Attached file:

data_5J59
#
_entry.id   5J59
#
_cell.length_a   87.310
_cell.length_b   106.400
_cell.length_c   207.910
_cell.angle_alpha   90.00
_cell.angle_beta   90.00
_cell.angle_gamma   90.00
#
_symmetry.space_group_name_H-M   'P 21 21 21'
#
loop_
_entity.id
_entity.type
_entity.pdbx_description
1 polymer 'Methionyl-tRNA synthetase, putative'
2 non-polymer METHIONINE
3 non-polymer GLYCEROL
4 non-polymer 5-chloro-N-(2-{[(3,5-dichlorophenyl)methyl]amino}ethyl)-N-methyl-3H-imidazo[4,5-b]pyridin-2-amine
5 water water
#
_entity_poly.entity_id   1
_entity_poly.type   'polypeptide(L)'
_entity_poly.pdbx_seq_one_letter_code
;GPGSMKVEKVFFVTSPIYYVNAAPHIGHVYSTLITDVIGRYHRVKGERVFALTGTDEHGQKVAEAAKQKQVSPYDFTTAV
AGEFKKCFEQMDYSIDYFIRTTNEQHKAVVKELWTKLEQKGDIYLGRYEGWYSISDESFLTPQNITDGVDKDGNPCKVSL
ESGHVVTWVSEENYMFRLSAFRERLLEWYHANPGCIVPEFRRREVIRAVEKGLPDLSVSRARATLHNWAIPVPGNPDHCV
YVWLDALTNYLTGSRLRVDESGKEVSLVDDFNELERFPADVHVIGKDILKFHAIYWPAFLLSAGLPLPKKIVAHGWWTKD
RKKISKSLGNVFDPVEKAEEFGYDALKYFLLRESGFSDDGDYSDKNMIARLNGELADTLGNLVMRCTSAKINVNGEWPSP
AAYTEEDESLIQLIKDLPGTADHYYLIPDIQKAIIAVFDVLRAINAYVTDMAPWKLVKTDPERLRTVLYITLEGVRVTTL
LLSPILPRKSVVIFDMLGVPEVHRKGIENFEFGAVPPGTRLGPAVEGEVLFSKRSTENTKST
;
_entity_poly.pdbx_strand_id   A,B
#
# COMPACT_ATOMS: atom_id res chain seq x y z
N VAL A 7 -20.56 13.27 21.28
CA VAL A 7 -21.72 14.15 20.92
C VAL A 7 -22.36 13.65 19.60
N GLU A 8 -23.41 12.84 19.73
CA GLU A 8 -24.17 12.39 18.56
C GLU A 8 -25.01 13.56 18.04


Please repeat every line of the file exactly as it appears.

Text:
data_5J59
#
_entry.id   5J59
#
_cell.length_a   87.310
_cell.length_b   106.400
_cell.length_c   207.910
_cell.angle_alpha   90.00
_cell.angle_beta   90.00
_cell.angle_gamma   90.00
#
_symmetry.space_group_name_H-M   'P 21 21 21'
#
loop_
_entity.id
_entity.type
_entity.pdbx_description
1 polymer 'Methionyl-tRNA synthetase, putative'
2 non-polymer METHIONINE
3 non-polymer GLYCEROL
4 non-polymer 5-chloro-N-(2-{[(3,5-dichlorophenyl)methyl]amino}ethyl)-N-methyl-3H-imidazo[4,5-b]pyridin-2-amine
5 water water
#
_entity_poly.entity_id   1
_entity_poly.type   'polypeptide(L)'
_entity_poly.pdbx_seq_one_letter_code
;GPGSMKVEKVFFVTSPIYYVNAAPHIGHVYSTLITDVIGRYHRVKGERVFALTGTDEHGQKVAEAAKQKQVSPYDFTTAV
AGEFKKCFEQMDYSIDYFIRTTNEQHKAVVKELWTKLEQKGDIYLGRYEGWYSISDESFLTPQNITDGVDKDGNPCKVSL
ESGHVVTWVSEENYMFRLSAFRERLLEWYHANPGCIVPEFRRREVIRAVEKGLPDLSVSRARATLHNWAIPVPGNPDHCV
YVWLDALTNYLTGSRLRVDESGKEVSLVDDFNELERFPADVHVIGKDILKFHAIYWPAFLLSAGLPLPKKIVAHGWWTKD
RKKISKSLGNVFDPVEKAEEFGYDALKYFLLRESGFSDDGDYSDKNMIARLNGELADTLGNLVMRCTSAKINVNGEWPSP
AAYTEEDESLIQLIKDLPGTADHYYLIPDIQKAIIAVFDVLRAINAYVTDMAPWKLVKTDPERLRTVLYITLEGVRVTTL
LLSPILPRKSVVIFDMLGVPEVHRKGIENFEFGAVPPGTRLGPAVEGEVLFSKRSTENTKST
;
_entity_poly.pdbx_strand_id   A,B
#
# COMPACT_ATOMS: atom_id res chain seq x y z
N VAL A 7 -20.56 13.27 21.28
CA VAL A 7 -21.72 14.15 20.92
C VAL A 7 -22.36 13.65 19.60
N GLU A 8 -23.41 12.84 19.73
CA GLU A 8 -24.17 12.39 18.56
C GLU A 8 -25.01 13.56 18.04